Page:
What You Need to Know
- The Social Security Expansion Act would extend solvency by 75 years by applying the payroll tax to all income above $250,000.
- It's uncertain whether the bill will gain any traction.
- The Social Security 2100 bill, which applies the payroll tax to earnings above $400,000, could be debated soon, its sponsor says.
Sen. Bernie Sanders, I-Vt., and Rep. Peter DeFazio, D-Ore., introduced Thursday the Social Security Expansion Act (SSEA), which would, among other measures, boost benefits, adopt the Consumer Price Index for the Elderly, or CPI-E, for benefit increases, and subject all income above $250,000 — including capital gains — to the Social Security payroll tax.
Dan Adcock, Director of Government Relations and Policy at the National Committee to Preserve Social Security and Medicare, told ThinkAdvisor Friday in an email that the DeFazio-Sanders bill, like the Social Security 2100: A Sacred Trust, introduced by Rep. John Larson, D-Conn., “both extend solvency and improve benefits.”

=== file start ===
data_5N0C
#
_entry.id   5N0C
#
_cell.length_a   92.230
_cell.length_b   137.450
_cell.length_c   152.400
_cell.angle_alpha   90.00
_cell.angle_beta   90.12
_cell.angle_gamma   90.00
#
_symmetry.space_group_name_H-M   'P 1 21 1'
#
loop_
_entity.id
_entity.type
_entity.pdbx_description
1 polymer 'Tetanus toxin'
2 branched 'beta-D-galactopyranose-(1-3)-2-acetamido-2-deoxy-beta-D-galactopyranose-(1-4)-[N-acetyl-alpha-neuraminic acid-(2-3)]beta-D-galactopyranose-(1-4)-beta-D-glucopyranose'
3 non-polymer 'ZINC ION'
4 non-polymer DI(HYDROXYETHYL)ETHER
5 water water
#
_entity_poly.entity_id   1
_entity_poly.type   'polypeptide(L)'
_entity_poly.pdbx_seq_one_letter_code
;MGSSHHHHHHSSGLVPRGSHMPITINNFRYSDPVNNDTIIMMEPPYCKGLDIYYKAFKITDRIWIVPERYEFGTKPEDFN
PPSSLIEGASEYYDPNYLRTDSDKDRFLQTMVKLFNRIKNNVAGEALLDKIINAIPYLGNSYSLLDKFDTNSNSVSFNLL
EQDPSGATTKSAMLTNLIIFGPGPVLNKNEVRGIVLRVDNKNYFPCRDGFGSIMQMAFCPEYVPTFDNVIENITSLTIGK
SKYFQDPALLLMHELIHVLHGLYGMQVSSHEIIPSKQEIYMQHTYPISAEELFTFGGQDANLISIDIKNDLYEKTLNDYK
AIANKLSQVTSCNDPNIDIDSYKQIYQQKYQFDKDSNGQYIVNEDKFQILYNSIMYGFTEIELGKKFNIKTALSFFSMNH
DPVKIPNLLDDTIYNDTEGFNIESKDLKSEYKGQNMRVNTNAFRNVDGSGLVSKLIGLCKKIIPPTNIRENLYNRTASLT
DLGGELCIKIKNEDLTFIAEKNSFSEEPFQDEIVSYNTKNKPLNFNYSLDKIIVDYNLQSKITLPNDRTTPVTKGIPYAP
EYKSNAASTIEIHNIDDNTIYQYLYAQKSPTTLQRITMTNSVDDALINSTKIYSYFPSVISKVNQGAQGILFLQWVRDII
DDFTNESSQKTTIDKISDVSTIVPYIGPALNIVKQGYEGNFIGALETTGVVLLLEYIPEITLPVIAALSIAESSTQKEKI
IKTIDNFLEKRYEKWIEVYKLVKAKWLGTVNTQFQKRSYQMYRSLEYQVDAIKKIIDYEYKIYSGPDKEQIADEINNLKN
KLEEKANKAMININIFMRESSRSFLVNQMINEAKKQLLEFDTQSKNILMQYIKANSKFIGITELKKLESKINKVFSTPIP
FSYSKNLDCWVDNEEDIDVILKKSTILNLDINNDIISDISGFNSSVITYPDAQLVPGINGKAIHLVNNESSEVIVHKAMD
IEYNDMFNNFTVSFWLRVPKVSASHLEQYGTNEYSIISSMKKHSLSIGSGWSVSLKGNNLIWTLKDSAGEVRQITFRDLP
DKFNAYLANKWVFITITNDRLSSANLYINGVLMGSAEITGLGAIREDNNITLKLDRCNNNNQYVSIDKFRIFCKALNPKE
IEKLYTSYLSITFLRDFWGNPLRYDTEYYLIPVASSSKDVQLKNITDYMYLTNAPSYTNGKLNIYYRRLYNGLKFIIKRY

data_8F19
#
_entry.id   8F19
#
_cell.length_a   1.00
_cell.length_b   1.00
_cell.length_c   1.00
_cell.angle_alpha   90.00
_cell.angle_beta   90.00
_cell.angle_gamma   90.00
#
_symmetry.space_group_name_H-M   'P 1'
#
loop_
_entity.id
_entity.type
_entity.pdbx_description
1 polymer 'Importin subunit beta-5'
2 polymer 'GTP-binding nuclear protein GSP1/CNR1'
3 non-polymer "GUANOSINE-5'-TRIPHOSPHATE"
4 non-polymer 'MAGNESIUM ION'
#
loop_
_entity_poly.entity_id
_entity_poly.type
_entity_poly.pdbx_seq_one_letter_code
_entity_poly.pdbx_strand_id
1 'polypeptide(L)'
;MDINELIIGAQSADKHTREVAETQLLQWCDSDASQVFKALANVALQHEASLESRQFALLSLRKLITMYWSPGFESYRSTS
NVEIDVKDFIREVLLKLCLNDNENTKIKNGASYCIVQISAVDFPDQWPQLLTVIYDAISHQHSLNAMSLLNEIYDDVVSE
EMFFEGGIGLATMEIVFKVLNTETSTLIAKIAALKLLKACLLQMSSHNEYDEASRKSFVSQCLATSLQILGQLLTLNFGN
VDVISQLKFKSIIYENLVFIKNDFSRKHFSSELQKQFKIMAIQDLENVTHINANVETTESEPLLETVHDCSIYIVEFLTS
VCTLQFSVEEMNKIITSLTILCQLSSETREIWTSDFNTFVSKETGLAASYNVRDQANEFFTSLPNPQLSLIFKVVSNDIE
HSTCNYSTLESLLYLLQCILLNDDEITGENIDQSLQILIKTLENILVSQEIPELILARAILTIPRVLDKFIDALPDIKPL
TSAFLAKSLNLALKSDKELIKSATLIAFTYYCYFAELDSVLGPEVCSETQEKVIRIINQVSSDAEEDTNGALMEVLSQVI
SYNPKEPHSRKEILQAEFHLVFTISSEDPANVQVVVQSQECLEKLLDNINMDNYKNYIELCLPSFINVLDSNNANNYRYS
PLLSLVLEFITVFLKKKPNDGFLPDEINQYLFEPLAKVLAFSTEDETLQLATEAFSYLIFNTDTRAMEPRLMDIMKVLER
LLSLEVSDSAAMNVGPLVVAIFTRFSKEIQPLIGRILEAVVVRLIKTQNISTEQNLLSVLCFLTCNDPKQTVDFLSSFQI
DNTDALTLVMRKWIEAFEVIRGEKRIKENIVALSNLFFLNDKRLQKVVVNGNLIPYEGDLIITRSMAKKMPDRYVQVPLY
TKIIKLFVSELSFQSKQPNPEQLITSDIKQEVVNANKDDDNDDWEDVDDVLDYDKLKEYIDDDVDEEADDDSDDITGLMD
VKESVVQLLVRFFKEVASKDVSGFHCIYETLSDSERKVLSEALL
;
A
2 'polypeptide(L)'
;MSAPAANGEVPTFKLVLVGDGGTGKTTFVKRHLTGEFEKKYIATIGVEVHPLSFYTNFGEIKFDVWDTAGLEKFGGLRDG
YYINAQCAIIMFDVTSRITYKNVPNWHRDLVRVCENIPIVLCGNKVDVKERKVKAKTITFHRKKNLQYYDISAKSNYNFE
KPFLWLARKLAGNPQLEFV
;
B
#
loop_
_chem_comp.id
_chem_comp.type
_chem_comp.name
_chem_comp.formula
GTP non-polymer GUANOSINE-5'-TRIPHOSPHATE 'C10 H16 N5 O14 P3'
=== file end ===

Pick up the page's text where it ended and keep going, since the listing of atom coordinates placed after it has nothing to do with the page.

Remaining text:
The Larson bill, however, “is consistent with President Biden’s pledge not to raise taxes on Americans earning less than $400,000 per year,” Adcock said, while “the Sanders-DeFazio bill is not.”
A Sacred Trust adopts the consumer price index for the elderly as the basis of the annual cost-of-living adjustment (COLA) and applies the payroll tax to annual wages above $400,000.
Larson’s bill also “includes more benefit improvements than the DeFazio-Sanders bill. But DeFazio-Sanders extends solvency for significantly longer than the Larson bill — 75 years,” Adcock said. “Both bills would update Social Security to meet the needs of today’s workers and beneficiaries — without cutting benefits or privatizing the program.”
Larson, chairman of the House Ways and Means Social Security Subcommittee, told ThinkAdvisor on May 23 that his bill would be debated by the House Ways and Means Committee soon.
It is unclear whether the Senate Finance Committee would be willing to consider Sanders’ bill.
Mary Johnson, Social Security and Medicare policy analyst at The Senior Citizens League, said in an email to ThinkAdvisor that both bills “would tie the COLA to the CPI-E, in order to provide a more representative and hopefully more adequate COLA over time,” and both bills would “increase the minimum benefit to 125% of the annual poverty guidelines.”